Why Transit City is an LRT Plan (Part 2A)

In Part 1 of this series, I talked about the history of transit plans since the mid-1960s in Toronto and the evolution of planning goals into Toronto’s new Official Plan. That plan has a very different view of our city, and addresses the need to accommodate very large growth in population and transportation demands.

Much of that growth will come in the old suburbs where 50’s style developments are showing their age and opportunities for more effective land use are ripe.

Although the Official Plan didn’t exactly trumpet LRT as its mode of choice for a future transit network, the references are there for anyone who takes the time to find them. The vision for a new city includes:

  • vibrant neighbourhoods that are part of complete communuities;
  • attractive, tree-lined streets with shops and housing that are made for walking;
  • a comprehensive and high-quality transit system that lets people move around the city quickly and conveniently. [Toronto Official Plan, Page 2]

“Principles for a Successful Toronto” include:

  • public transit is universally accessible and buses and streetcars are an attractive choice for travel. [Ibid, Page 3]

In a background paper to the plan lies this key paragraph:

Increasing transit ridership within the City for trips originating in the City, as well as elsewhere in the GTA, can probably best be achieved by improving coverage in those areas not well served by transit (generally speaking, in the West, Northwest, and Northeast) and increasing connectivity of various elements of the system in ways that make it easier to use transit for more than just centrally oriented travel. Major areas designated for revitalization and new development, such as the waterfront and port lands, should also have improved transit coverage and better connectivity with the rest of the transit system. [A Transportation Vision for the City of Toronto Official Plan, April 2000, Page 43, italics are in the original text]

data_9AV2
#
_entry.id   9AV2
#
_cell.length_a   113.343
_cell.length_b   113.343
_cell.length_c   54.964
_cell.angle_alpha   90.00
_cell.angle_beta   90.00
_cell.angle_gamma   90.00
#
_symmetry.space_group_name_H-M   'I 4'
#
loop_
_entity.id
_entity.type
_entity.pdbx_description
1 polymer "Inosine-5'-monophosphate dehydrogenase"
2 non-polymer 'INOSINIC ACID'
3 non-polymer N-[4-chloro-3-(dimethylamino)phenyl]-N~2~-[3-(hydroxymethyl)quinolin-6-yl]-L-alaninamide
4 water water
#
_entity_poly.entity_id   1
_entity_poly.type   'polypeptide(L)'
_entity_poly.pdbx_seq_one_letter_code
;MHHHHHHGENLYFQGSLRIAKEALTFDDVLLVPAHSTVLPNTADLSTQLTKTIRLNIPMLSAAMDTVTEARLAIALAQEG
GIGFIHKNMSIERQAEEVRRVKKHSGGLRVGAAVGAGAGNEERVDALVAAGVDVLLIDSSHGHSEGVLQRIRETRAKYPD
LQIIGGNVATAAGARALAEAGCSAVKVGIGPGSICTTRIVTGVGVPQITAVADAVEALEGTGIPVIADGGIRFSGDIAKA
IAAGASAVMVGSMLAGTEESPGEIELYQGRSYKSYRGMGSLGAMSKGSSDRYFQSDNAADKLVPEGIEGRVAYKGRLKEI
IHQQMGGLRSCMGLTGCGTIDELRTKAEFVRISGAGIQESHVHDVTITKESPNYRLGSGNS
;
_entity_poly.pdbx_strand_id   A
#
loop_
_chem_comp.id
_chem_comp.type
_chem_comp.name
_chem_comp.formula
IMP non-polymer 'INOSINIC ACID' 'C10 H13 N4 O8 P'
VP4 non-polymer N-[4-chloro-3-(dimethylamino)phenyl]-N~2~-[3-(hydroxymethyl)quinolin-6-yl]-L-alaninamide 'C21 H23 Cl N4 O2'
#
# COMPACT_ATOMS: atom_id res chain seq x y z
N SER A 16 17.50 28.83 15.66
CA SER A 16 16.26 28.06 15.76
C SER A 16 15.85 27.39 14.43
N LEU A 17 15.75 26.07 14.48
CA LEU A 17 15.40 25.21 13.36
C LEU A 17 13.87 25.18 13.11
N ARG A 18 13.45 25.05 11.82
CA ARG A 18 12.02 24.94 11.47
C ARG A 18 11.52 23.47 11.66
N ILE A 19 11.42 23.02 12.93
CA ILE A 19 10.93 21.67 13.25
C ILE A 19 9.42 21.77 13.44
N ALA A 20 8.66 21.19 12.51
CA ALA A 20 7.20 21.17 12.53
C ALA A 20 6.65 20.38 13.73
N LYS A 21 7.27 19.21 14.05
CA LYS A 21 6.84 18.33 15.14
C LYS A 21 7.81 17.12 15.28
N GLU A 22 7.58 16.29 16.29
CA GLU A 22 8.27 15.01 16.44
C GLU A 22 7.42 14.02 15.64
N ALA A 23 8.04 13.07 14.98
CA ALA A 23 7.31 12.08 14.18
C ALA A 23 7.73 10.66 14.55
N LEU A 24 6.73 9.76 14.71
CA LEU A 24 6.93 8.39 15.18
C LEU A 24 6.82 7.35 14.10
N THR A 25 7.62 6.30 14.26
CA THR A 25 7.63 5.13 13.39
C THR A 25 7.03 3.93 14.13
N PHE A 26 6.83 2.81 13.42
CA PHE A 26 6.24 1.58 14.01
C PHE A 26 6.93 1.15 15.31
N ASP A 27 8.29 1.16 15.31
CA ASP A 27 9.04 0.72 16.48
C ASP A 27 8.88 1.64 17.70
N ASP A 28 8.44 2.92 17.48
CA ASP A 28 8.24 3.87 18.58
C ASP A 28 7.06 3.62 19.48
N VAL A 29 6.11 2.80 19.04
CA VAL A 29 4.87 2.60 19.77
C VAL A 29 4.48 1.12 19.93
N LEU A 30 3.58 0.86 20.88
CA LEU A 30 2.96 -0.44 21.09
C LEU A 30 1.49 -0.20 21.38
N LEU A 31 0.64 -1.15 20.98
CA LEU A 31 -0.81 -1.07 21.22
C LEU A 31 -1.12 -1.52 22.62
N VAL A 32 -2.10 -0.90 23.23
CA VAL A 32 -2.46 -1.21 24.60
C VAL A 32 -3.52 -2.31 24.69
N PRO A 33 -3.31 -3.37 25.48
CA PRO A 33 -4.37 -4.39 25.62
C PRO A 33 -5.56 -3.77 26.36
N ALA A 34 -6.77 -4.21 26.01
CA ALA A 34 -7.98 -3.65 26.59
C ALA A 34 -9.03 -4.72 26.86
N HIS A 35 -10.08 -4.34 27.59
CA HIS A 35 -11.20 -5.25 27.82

Moreover, in discussing rapid transit (subway) options then under study, we learn:

These proposals will undergo detailed evaluation, including benefit-cost analysis in which the benefits of more riders, travel time savings, and improved transit accessibility and connectivity will be balanced against the best available cost estimates. This evaluation may lead to the consideration of other rapid transit technology, such as exclusive busways and streetcar/LRT, which may prove more cost effective in certain travel corridors. Rapid transit expansion is a long-term, major capital investment that would have to justify the cost before being considered as an element of the new Official Plan. [Toronto at the Crossroads: Shaping Our Future, July 2000, Page 105]

A clear thread runs through the Official Plan of neighbourhoods with fine-grained, local services, a built form that encorages short pedestrian trips and developments that embrace the street rather than isolating their occupants in towers surrounded by parking. “Mixed use” means the co-existence of residential and commercial space as found in older cities, not alternating, kilometre-wide, single-use blocks isolated from each other. Trips within and among neighbourhoods need good surface transit that can be easily reached by a variety of riders — not just commuters to downtown, but people of all ages and interests moving around the city. Continue reading